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  • Stations of the Cross 10 a.m. - 11 a.m. Westerly
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  • Toddler Story Hour 11 a.m. - 11:30 a.m. Carolina
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  • Hoxie Gallery exhibit 9 a.m. - 6 p.m. Westerly

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  • ON THE DOCKS: A pet rescue, and tips to keep them safe

    June 23, 2012, was a foggy windless morning. I was returning from a morning of fishing at some of my favorite spots around Fishers Island, and steered a course for the Mystic River for breakfast at one of my favorite spots, Kitchen Little.

    I was just entering the river west of the stone marker when I noticed something swimming on the surface in the mooring fields. At first glance I thought it was a cormorant (a native waterbird species very abundant in this area), but the object appeared too low in the water and was swimming much too fast. I altered course to get a closer look. As I got closer, the fog moved in once again to the point where I had to anchor — I knew I was getting close to Ram Island and the rip current that runs just north of the island.

    A half hour passed, and finally the fog lifted enough for me to get my bearings. The tide had been running out pretty hard due to the moon phase, and I realized whatever I saw had probably gotten swept around Ram Island and west toward Gates Island. I headed off in that direction, and as I rounded the green can at the northern tip of Ram Island, I spotted what I realized was a dog swimming for its life. The dog was small, and as I pulled up alongside it, he tried to climb the gunnel of the boat in a desperate attempt to get aboard. I reached over and grabbed him, and as he collapsed on the deck, I ran to grab a blanket and some bottled water.

    After about 20 minutes, the dog was lying in the stern of the boat sound asleep still wrapped up in the blanket. I thought, “Now what?” I turned the boat around and did the only thing I could do: Head back up tide into the mooring field and hope to get lucky and find the owner. By this time it was around 10 a.m. and there were some people coming topside on their boats in the mooring field after spending the night “on the hook.” I started asking if anyone knew to whom this dog belonged. No luck.

    As I headed up river toward Ram Island Yacht Club, I noticed a 30-35-foot Ketch sailboat with a woman with her head in her hands sitting at the stern of the boat. As I pulled up, I could tell she was distressed and I asked her if her dog was missing. She replied that their dog had been missing since she awoke some two hours earlier and that they had tried to find the dog in their inflatable, but they had been unsuccessful. I reached down in the stern of the boat and picked up the dog and asked her if this was her dog. Her face lit up and soon the dog was back “home” on board. As I pulled away, I could see what that dog meant to her and her husband, and I have to say I felt pretty satisfied about the way things turned out.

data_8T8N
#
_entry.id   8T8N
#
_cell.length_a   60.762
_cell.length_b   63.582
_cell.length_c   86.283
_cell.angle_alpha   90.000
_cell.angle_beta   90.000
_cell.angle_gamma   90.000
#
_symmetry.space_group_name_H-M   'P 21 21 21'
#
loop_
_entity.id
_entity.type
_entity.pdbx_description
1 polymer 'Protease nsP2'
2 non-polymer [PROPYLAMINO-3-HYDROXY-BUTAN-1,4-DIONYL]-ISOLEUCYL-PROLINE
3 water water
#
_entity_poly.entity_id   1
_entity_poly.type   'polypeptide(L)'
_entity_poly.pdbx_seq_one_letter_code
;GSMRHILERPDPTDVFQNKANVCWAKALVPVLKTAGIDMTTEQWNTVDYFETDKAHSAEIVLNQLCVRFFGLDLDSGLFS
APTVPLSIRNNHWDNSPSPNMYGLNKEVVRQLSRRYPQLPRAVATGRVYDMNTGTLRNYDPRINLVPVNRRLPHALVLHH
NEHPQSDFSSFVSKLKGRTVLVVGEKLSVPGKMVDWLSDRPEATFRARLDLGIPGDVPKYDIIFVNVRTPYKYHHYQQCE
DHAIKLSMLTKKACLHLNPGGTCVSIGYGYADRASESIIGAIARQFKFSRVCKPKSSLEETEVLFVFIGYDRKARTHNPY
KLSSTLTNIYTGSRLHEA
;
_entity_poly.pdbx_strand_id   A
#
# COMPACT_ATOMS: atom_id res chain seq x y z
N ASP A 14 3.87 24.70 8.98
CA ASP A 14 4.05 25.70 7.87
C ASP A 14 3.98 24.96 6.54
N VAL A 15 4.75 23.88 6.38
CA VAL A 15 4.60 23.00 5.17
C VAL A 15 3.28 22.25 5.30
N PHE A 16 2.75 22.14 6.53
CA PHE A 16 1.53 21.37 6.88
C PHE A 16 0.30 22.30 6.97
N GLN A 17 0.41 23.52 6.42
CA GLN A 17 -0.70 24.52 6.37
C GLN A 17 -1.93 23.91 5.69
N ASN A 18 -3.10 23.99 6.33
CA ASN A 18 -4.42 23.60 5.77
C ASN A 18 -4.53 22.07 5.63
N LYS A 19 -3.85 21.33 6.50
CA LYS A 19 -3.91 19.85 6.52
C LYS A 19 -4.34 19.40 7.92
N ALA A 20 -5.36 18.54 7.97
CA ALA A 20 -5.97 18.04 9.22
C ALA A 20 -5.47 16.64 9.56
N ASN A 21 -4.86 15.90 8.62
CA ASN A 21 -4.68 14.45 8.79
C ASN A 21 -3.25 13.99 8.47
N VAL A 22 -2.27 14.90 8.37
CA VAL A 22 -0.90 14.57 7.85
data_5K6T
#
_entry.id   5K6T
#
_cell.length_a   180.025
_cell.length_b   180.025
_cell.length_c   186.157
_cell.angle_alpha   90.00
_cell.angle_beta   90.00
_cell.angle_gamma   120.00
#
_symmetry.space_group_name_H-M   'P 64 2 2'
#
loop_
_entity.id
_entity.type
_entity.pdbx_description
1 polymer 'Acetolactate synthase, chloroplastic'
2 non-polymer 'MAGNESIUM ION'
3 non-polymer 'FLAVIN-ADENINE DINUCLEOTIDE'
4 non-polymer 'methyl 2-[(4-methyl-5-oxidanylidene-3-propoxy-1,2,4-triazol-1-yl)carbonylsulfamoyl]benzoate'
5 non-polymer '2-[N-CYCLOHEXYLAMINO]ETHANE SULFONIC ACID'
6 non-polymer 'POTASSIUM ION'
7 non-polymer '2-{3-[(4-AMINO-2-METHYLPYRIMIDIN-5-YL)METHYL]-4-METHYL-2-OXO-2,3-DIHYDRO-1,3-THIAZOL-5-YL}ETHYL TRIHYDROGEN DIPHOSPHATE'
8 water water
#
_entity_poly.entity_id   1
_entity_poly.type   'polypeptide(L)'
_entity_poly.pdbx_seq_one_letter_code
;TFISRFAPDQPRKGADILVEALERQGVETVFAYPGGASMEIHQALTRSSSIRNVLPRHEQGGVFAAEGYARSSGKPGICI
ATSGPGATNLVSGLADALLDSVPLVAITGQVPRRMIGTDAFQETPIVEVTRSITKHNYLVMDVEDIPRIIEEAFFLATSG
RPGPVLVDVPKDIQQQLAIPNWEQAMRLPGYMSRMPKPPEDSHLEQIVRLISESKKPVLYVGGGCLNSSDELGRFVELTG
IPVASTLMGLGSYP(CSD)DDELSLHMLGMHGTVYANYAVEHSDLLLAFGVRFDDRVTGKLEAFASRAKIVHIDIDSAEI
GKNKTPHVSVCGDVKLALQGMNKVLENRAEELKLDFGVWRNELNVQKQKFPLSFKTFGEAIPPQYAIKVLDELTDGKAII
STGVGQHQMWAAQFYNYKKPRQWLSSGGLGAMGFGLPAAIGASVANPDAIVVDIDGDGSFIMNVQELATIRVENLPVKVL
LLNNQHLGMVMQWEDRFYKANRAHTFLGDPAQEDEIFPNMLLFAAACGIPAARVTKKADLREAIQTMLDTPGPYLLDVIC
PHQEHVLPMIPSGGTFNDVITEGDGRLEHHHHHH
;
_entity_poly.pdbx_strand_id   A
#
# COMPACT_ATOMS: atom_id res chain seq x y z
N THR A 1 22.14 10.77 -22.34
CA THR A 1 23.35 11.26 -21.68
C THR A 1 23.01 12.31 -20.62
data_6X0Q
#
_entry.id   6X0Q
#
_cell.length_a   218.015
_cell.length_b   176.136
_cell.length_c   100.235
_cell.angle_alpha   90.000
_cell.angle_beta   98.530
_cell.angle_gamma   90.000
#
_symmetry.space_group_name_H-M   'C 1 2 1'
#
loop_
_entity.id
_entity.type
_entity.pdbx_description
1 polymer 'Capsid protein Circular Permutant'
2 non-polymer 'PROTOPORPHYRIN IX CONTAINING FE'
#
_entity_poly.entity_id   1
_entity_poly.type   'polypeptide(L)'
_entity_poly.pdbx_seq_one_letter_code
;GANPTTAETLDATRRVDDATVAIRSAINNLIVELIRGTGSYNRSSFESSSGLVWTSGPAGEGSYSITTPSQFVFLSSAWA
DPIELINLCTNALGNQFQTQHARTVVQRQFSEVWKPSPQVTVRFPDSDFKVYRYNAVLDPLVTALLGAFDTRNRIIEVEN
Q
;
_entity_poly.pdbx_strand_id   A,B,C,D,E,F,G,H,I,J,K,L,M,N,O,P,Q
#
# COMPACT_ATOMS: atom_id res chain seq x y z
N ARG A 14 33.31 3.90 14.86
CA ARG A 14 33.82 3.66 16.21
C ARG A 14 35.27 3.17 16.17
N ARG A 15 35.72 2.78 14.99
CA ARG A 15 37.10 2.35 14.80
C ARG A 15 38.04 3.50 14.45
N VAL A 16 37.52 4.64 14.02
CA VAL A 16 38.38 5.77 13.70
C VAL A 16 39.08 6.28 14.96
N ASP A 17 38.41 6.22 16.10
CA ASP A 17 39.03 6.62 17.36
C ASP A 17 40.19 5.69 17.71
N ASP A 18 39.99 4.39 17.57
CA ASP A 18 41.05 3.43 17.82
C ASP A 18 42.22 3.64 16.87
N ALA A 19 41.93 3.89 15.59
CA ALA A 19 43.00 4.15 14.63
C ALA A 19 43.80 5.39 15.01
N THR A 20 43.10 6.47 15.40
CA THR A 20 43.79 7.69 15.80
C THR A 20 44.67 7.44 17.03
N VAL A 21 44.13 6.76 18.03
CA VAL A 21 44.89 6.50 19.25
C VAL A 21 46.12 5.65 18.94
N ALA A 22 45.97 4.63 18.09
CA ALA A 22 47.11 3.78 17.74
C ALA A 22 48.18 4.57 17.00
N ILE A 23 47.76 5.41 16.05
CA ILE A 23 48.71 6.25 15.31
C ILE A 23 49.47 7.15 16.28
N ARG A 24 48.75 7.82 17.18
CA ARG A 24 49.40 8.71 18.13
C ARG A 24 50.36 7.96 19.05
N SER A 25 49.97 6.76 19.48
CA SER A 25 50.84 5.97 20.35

I wish I could say all pets lost overboard had a happy ending like that. But, unfortunately, that’s not the case. Most pets lost overboard are either lost in transit or when the vessel is on mooring or anchor overnight.

    There are a few precautions you can take to make sure your pet has the best chance to survive if lost overboard. The first and most important is making sure your pet is wearing a life preserver. West Marine sells preservers for all types of pets, including cats and dogs. They are easy to put on and also provide warmth in cold-weather conditions. A life leash is also available that can be attached to the pet’s collar and then attached to a railing system on the boat, allowing your pet to roam around the deck.

    The other safety tip is when traveling or in transit, always make sure your pet is below deck. Since I have a center console, I now make sure my dog (a black Lab named Buckle) is wearing his life preserver and is on a short leash attached to my leaning post.

    So please pay attention to our furry friends when you are out on the water, and take the necessary precautions to ensure their safety. If you lose a pet or find a missing pet either on land or at sea, you can contact petamberalert.com to notify them of the situation.

    Captain Fred DeGrooth, a native to the area, has more than 30 years’ experience navigating and fishing the waters off our coast, and is a local charter captain. He is a master rod builder, owned and operated one of the few United States-based fishing rod manufacturing facilities, and started Watch Hill Outfitters in 2005. Captain Fred can be contacted at captfred@charter.net.

     


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